I remember a patient who had a brain hemorrhage who spent weeks in our ICU. His family stayed with him almost every day. There were days that it was difficult to see both patient and his wife. She was going back and forth taking care of their kids and coming to the hospital. He instead was getting sicker by the day. We were concerned that she could've gotten sick as well. We held many conferences with her including the medical team, social worker and the priest. She didn't seem to be receptive at first; she was angry. It wasn't until he was discharged and spent months in rehabilitation that they decided to stop by one day in the ICU. She had tears in her eyes; the only thing she said was thank you.
It is easy for nurses to insulate themselves in the multitude of tasks that need to be performed. Yet, it is imperative to lend a sympathetic ear, to spend time and explain the current state of the patients or, as may be required, refer them to their appropriate physician/surgeon. Incorporating a multi disciplinary approach with social workers and pastoral services will help the families as well. In a hurried high tech environment one still has to be able to relate to the humanistic aspect of their needs. Families understand that nurses, among the hospital staff, are the ones who spend the most time with their loved ones. So the families often look to nurses for answers: answers that we may not have or only time possesses. Or there may even be no answer. Yet, it is part of the patient's family's struggle.In putting ourselves in their shoes, maybe the best answer to their question is to just listen and be empathetic. Our caring action is one of our best interventions."
Nurse practitioner perspective: Ruth Levy, RN, MA, CCRN, ACNP
"My Name is Ruth Levy and I am an Acute Care Nurse Practitioner (ACNP) in the Neuro-Intensive Care Unit (ICU). As a member of the interdisciplinary health care team, my primary responsibilities include assessing and managing acutely ill patients in the Neuro-ICU and facilitating and improving communication within the team as well as with patients and their family. My objective is to enhance patient care while decreasing length of stay, improving patient/family satisfaction and ultimately providing individualized quality care.
In any ICU this daily mission can be daunting, but it is attainable with a health care team that is dedicated, knowledgeable, supportive and most importantly compassionate. The core philosophy of my practice is to provide individualized quality care that is compassionate. But what inspire me to work in such a challenging environment are the incomparable stories, hopes and dreams of my patients and their family.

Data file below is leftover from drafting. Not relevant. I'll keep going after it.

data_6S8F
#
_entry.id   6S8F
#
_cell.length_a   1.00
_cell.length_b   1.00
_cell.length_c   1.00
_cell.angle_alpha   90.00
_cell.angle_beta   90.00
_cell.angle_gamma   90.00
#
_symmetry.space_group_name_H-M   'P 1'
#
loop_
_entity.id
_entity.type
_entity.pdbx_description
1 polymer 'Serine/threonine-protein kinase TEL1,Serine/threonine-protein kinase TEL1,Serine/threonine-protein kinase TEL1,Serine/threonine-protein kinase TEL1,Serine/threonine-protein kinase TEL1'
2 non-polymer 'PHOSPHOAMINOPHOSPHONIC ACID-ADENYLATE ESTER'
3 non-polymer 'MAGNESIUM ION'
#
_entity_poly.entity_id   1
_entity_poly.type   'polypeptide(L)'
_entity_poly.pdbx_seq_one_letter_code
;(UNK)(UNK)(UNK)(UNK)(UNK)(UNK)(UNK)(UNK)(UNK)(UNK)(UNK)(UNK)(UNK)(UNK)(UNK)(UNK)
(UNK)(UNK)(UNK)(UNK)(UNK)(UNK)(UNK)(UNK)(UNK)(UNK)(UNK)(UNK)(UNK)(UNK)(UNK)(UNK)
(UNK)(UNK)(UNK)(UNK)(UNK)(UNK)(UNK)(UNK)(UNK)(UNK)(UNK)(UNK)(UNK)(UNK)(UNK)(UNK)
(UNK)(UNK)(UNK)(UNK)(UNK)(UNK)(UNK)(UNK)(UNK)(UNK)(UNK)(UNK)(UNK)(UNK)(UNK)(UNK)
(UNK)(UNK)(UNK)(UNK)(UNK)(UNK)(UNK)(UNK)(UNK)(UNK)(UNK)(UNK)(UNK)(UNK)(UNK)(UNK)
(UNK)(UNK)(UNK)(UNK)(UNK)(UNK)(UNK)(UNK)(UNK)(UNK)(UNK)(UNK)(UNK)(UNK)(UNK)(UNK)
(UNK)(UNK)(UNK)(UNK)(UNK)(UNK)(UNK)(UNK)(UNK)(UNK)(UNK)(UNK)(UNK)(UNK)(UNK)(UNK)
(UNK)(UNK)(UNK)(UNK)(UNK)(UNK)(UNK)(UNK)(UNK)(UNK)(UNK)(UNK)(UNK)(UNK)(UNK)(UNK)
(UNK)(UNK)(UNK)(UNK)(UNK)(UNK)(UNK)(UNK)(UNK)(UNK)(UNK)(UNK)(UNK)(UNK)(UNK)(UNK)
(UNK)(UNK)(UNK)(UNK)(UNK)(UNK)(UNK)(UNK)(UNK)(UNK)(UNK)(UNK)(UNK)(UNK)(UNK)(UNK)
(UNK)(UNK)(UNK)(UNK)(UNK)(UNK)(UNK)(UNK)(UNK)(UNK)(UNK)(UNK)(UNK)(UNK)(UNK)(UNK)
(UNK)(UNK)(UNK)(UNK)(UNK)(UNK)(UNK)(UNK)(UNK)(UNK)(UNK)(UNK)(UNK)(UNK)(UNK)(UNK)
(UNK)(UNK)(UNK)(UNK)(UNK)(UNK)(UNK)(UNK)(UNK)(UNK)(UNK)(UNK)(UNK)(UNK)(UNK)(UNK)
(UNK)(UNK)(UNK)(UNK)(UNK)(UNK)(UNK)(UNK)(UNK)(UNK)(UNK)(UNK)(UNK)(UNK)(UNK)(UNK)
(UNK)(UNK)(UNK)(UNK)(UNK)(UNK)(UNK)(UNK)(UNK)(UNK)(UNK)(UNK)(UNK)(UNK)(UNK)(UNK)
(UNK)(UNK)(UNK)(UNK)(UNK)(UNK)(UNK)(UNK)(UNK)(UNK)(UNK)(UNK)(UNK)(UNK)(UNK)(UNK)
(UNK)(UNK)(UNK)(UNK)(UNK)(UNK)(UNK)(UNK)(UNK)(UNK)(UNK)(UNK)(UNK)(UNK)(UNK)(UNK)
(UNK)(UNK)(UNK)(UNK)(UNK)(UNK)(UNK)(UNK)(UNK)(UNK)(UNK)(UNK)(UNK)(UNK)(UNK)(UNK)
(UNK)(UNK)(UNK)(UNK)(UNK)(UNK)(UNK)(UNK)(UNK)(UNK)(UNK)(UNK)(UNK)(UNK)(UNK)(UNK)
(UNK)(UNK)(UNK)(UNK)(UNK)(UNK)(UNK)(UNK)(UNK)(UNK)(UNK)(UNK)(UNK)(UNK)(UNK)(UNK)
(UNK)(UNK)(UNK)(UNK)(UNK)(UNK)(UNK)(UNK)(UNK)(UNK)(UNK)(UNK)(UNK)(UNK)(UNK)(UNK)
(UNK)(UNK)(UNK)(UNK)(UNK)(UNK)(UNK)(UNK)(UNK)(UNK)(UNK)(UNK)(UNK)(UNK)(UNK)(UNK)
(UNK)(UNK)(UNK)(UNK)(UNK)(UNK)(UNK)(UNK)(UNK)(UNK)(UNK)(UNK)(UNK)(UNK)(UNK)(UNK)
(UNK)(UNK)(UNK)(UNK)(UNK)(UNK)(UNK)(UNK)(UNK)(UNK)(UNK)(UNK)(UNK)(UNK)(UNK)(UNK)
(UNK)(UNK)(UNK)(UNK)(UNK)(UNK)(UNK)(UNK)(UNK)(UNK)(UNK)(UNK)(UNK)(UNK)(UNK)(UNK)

I would like to share a recent experience: One morning at the end of a very hectic work week, as I was walking towards the Neuro-ICU, my stress levels were high and my face drawn in anticipation of the day ahead of me. As I mindfully started to sort and prioritize my day, the double doors opened to the unit and I remembered saying to myself, "Here we go!"…Patients to examine; procedures to perform; staff members waiting to discuss the plan of care; orders to be entered; consults to be called; family members to meet and update were just a few things I was expected to triage in that first few minutes of my work day. As I barely made polite salutations to the Neuro-ICU staff, my mind was multi-tasking; then suddenly a gentle tap on my shoulder…and before I could say "one minute," my tense face softened to a smile. A patient's husband was thanking me for taking the time to discuss his wife's condition and plan of care. His wife had just had a seizure and re-bled overnight after a craniotomy was performed to re-sect a brain tumor. It was a highly tenuous situation, and his wife's condition was unstable. His love and devotion were inspiring. So I refocused to a more personal level and, in doing so, changed my day and most importantly the day of my patients and their loved ones.
Honest interchanges, as I personally described, are the crux and the most important and meaningful part of my day. Living in the present moment and simply listening to others' thoughts and concerns, then responding compassionately, honestly without judgment, are virtues that should be applied in all aspects of life. The Dalai Lama once said, "If you want others to be happy, practice compassion." In the ICU a compassionate approach to patient care enables me to personalize a highly technical environment.
An emotionally charged and hectic day can easily make you lose focus of what really matters in the business of caring for others. I was reminded that simple little things that occur naturally and don't seem like much, such as human interactions, can truly make a difference in one's day. As a Nurse Practitioner, it is my interactions with YOU, the patient and the family, that fuel my commitment and drive, and it is your courage and unwavering strength that give me hope and determination as I am continually challenged and dually inspired."